Boris Johnson has condemned “very damaging” plans for a European Super League, calling on English clubs to halt their participation until they “answer to their fans and the wider footballing community”.
The prime minister said such a move would “strike at the heart of the domestic game” and that ministers supported football authorities in taking action.
His culture secretary, Oliver Dowden, also warned that any major decisions should have the backing of fans.
“With many fans, we are concerned that this plan could create a closed shop at the very top of our national game,” he said.
“Sustainability, integrity and fair competition are absolutely paramount and anything that undermines this is deeply troubling and damaging for football.
“We have a football pyramid where funds from the globally successful Premier League flow down the leagues and into local communities.
“I would be bitterly disappointed to see any action that destroys that.”
It is believed a group of 12 European clubs, including Manchester United and Liverpool, formally agreed over the weekend to join a European Super League competition, which would effectively replace the existing Champions League tournament operated by Uefa.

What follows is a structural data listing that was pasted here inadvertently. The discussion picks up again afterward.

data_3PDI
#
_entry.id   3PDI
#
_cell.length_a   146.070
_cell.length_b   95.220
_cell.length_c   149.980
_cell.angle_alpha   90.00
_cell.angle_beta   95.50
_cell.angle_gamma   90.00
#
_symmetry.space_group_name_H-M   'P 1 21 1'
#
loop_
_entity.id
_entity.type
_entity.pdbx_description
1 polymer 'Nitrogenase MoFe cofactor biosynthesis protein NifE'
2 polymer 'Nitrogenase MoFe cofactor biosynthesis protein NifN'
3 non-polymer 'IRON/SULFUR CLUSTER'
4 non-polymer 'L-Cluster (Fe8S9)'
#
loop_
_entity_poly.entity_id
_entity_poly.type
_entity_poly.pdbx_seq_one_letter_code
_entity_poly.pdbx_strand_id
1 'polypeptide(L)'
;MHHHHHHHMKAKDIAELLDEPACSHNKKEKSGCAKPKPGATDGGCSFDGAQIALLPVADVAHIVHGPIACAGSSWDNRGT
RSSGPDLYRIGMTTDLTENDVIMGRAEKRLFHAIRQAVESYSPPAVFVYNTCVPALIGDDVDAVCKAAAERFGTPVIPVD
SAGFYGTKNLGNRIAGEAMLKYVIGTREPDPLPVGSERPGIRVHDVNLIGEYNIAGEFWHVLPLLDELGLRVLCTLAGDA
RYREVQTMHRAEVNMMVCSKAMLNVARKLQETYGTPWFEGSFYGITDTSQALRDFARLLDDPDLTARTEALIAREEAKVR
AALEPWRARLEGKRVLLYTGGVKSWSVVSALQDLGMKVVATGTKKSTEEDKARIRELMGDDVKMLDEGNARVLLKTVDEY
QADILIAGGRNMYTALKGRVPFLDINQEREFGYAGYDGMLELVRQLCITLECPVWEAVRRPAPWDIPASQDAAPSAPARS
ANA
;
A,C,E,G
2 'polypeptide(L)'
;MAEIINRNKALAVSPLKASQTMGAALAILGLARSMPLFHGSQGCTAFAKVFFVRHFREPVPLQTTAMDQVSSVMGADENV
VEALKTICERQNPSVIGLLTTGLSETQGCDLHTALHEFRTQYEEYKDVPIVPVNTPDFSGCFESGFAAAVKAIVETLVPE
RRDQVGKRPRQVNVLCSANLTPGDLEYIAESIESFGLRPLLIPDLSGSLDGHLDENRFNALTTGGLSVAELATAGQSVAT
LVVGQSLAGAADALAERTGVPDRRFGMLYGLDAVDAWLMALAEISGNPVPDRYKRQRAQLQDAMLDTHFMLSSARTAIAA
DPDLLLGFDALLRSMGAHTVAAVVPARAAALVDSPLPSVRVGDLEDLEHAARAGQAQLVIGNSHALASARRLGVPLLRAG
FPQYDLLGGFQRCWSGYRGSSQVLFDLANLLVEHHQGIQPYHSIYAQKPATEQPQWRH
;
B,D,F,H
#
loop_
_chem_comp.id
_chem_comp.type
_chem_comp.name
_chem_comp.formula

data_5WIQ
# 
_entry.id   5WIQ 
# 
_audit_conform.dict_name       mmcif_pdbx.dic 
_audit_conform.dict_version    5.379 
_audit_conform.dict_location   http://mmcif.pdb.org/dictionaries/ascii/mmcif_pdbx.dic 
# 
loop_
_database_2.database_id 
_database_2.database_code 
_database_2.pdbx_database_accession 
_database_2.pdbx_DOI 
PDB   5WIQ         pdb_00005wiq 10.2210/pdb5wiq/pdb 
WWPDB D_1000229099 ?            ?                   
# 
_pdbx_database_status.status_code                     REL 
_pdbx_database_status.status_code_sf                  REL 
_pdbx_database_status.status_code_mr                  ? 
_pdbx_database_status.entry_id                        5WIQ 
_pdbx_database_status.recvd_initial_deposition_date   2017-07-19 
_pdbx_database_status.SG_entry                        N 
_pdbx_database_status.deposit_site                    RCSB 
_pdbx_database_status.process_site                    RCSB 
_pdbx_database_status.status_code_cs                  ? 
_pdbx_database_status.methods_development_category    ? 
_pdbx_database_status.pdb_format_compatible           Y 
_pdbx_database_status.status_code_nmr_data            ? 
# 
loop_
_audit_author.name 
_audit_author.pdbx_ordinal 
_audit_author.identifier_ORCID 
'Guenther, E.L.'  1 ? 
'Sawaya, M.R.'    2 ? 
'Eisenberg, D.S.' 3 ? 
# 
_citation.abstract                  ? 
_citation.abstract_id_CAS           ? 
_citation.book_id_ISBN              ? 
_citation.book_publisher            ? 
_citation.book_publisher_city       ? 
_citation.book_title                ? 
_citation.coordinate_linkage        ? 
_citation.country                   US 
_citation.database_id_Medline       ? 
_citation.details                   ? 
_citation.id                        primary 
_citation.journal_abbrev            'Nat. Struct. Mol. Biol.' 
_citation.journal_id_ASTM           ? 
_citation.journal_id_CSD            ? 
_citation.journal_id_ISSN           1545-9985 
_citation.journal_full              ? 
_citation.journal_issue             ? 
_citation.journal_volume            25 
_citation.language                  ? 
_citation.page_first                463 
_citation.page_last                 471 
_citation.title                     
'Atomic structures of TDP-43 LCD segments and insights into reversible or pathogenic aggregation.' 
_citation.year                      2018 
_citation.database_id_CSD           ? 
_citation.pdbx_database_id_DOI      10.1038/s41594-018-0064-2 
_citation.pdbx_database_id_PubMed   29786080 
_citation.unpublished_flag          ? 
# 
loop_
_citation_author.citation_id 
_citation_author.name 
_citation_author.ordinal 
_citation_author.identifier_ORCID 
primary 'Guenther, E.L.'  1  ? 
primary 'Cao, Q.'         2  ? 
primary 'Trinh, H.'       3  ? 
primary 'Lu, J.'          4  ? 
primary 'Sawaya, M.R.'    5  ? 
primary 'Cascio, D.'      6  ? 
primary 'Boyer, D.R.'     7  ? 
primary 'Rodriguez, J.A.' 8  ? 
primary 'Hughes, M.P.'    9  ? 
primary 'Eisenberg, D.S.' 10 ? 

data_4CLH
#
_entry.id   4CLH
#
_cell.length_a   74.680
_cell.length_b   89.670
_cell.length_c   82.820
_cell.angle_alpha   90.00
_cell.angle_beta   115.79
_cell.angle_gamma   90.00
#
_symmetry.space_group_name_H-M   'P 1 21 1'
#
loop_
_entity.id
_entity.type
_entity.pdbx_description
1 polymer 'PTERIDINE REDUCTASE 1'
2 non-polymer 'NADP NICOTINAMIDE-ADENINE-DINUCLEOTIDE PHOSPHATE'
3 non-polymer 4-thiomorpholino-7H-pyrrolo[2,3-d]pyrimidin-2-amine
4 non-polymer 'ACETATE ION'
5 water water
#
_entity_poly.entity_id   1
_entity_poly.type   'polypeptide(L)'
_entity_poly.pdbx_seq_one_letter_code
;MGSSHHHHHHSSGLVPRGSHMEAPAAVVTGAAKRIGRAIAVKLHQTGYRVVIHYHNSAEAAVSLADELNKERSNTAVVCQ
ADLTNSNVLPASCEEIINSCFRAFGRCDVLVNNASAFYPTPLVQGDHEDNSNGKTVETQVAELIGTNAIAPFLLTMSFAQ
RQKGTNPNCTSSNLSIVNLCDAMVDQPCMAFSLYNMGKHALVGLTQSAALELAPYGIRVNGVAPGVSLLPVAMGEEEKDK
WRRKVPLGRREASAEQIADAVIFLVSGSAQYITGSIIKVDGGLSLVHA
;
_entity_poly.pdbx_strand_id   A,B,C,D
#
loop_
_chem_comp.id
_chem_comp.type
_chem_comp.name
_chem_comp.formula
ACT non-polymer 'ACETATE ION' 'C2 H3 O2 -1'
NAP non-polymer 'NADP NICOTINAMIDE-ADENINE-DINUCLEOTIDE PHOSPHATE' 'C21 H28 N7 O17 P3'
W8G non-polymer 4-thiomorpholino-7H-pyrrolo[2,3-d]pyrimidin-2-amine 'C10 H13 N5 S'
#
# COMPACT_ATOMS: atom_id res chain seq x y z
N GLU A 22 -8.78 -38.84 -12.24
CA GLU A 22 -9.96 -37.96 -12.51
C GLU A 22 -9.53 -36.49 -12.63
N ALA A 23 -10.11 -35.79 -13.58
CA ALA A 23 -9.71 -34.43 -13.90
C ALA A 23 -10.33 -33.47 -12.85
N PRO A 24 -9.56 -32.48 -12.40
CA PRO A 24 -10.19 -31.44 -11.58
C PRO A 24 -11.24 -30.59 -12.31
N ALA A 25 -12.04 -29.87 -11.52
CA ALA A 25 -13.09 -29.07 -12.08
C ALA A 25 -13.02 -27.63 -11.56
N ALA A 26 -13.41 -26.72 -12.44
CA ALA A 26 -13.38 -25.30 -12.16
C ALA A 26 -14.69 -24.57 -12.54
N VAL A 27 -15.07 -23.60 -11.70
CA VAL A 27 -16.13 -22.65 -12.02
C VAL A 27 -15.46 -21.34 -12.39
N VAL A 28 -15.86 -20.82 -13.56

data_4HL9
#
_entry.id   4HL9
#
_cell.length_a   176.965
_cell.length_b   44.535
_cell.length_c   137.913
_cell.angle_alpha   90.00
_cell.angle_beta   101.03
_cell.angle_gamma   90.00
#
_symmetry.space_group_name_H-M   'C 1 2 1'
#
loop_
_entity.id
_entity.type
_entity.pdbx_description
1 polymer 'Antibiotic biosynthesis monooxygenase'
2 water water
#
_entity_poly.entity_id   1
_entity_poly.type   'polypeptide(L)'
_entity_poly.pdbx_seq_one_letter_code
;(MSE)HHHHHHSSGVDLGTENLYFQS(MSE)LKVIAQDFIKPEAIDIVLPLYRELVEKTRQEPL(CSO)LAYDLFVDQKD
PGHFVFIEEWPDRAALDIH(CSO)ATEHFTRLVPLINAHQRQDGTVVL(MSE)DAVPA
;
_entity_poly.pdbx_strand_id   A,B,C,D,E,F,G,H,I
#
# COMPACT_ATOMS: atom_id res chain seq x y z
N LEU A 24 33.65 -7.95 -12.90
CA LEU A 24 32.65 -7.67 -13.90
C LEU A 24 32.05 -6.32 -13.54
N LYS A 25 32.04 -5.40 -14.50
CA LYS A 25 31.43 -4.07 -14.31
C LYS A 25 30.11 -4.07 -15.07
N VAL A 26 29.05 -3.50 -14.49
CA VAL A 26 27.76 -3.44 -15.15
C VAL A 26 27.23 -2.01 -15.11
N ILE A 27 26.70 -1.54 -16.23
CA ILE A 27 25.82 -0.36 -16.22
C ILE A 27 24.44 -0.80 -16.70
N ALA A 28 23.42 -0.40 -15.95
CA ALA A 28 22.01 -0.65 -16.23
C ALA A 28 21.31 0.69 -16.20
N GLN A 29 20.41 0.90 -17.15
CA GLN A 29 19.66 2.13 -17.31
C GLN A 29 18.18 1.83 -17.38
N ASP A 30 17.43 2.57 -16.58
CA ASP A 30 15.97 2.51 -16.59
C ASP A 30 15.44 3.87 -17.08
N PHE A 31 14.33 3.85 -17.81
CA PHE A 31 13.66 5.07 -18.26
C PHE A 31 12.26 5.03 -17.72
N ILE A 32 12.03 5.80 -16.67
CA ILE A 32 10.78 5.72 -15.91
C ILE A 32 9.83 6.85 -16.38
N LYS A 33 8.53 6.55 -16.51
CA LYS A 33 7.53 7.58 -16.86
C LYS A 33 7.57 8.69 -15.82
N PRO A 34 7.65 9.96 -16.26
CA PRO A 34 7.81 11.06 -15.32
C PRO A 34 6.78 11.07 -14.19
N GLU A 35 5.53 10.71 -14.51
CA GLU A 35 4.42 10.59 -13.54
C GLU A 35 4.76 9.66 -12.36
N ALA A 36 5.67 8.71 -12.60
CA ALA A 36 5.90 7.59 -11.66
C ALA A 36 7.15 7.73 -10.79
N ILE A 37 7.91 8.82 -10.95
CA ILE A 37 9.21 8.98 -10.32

But the plan has sparked anger after it was revealed founding members of the competition, understood to also include at least Arsenal, Chelsea and Tottenham, would be given special status and automatic entry each season.
The Premier League said in a statement that a super league would “destroy” the premise of open competition. “Fans of any club in England and across Europe can currently dream that their team may climb to the top and play against the best. We believe that the concept of a European Super League would destroy this dream.”
The European Parliament’s sports group has also criticised the plans, describing them as a “closed competition of super rich clubs” which would “form a privileged caste outside the structures of European club football.”
Real Madrid, Barcelona, Atletico Madrid, Juventus, Inter Milan, AC Milan are also thought to be involved in discussions.
Alison McGovern MP, Labour’s shadow sports minister said: “These reports are deeply concerning. If true, these proposals would be deeply damaging to football and football fans and the clubs involved should distance themselves from them immediately.
“Any approach that excludes fans – who are the lifeblood of football – is doomed to fail.
“This is further proof that the Government must deliver on what they have promised: a proper, fan-led review of football governance.”